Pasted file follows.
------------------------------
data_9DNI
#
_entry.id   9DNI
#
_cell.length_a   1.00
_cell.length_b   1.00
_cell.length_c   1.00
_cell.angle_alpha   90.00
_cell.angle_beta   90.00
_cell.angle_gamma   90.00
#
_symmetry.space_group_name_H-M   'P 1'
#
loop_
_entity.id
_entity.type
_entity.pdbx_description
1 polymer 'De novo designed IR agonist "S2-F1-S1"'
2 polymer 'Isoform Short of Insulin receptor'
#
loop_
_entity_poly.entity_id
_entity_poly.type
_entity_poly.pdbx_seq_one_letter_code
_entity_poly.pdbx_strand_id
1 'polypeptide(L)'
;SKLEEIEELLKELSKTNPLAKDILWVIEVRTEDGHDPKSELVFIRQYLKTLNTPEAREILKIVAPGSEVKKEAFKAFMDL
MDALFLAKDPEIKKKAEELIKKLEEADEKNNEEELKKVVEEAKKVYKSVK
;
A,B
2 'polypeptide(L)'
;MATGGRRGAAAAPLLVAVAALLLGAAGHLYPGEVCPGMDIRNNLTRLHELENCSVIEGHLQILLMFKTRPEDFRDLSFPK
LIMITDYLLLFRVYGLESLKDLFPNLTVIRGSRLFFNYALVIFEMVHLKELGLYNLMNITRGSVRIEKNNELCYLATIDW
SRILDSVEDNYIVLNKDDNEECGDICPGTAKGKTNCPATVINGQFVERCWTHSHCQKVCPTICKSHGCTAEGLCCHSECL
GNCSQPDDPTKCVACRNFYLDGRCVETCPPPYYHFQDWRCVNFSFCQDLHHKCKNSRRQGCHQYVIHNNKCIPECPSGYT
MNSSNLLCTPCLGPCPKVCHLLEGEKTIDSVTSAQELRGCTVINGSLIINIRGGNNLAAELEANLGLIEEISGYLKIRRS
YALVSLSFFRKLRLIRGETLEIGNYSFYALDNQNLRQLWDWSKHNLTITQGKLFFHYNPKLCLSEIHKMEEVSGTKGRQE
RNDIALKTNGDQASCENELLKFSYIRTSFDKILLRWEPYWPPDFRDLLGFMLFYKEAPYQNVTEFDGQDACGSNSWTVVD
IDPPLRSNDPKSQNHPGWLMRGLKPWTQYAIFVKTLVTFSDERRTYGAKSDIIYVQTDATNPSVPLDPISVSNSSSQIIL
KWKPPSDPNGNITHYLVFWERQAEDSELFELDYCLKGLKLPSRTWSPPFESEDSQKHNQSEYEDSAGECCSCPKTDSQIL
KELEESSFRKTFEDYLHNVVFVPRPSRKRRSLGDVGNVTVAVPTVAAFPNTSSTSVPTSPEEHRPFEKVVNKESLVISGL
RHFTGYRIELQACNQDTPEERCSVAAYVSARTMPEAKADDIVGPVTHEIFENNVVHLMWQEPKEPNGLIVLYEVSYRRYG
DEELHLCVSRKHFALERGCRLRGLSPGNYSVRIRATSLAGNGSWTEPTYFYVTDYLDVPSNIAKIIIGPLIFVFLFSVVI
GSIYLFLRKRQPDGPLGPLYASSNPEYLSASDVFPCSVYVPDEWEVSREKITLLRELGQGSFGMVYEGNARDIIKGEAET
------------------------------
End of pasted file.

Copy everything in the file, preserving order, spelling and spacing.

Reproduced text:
data_9DNI
#
_entry.id   9DNI
#
_cell.length_a   1.00
_cell.length_b   1.00
_cell.length_c   1.00
_cell.angle_alpha   90.00
_cell.angle_beta   90.00
_cell.angle_gamma   90.00
#
_symmetry.space_group_name_H-M   'P 1'
#
loop_
_entity.id
_entity.type
_entity.pdbx_description
1 polymer 'De novo designed IR agonist "S2-F1-S1"'
2 polymer 'Isoform Short of Insulin receptor'
#
loop_
_entity_poly.entity_id
_entity_poly.type
_entity_poly.pdbx_seq_one_letter_code
_entity_poly.pdbx_strand_id
1 'polypeptide(L)'
;SKLEEIEELLKELSKTNPLAKDILWVIEVRTEDGHDPKSELVFIRQYLKTLNTPEAREILKIVAPGSEVKKEAFKAFMDL
MDALFLAKDPEIKKKAEELIKKLEEADEKNNEEELKKVVEEAKKVYKSVK
;
A,B
2 'polypeptide(L)'
;MATGGRRGAAAAPLLVAVAALLLGAAGHLYPGEVCPGMDIRNNLTRLHELENCSVIEGHLQILLMFKTRPEDFRDLSFPK
LIMITDYLLLFRVYGLESLKDLFPNLTVIRGSRLFFNYALVIFEMVHLKELGLYNLMNITRGSVRIEKNNELCYLATIDW
SRILDSVEDNYIVLNKDDNEECGDICPGTAKGKTNCPATVINGQFVERCWTHSHCQKVCPTICKSHGCTAEGLCCHSECL
GNCSQPDDPTKCVACRNFYLDGRCVETCPPPYYHFQDWRCVNFSFCQDLHHKCKNSRRQGCHQYVIHNNKCIPECPSGYT
MNSSNLLCTPCLGPCPKVCHLLEGEKTIDSVTSAQELRGCTVINGSLIINIRGGNNLAAELEANLGLIEEISGYLKIRRS
YALVSLSFFRKLRLIRGETLEIGNYSFYALDNQNLRQLWDWSKHNLTITQGKLFFHYNPKLCLSEIHKMEEVSGTKGRQE
RNDIALKTNGDQASCENELLKFSYIRTSFDKILLRWEPYWPPDFRDLLGFMLFYKEAPYQNVTEFDGQDACGSNSWTVVD
IDPPLRSNDPKSQNHPGWLMRGLKPWTQYAIFVKTLVTFSDERRTYGAKSDIIYVQTDATNPSVPLDPISVSNSSSQIIL
KWKPPSDPNGNITHYLVFWERQAEDSELFELDYCLKGLKLPSRTWSPPFESEDSQKHNQSEYEDSAGECCSCPKTDSQIL
KELEESSFRKTFEDYLHNVVFVPRPSRKRRSLGDVGNVTVAVPTVAAFPNTSSTSVPTSPEEHRPFEKVVNKESLVISGL
RHFTGYRIELQACNQDTPEERCSVAAYVSARTMPEAKADDIVGPVTHEIFENNVVHLMWQEPKEPNGLIVLYEVSYRRYG
DEELHLCVSRKHFALERGCRLRGLSPGNYSVRIRATSLAGNGSWTEPTYFYVTDYLDVPSNIAKIIIGPLIFVFLFSVVI
GSIYLFLRKRQPDGPLGPLYASSNPEYLSASDVFPCSVYVPDEWEVSREKITLLRELGQGSFGMVYEGNARDIIKGEAET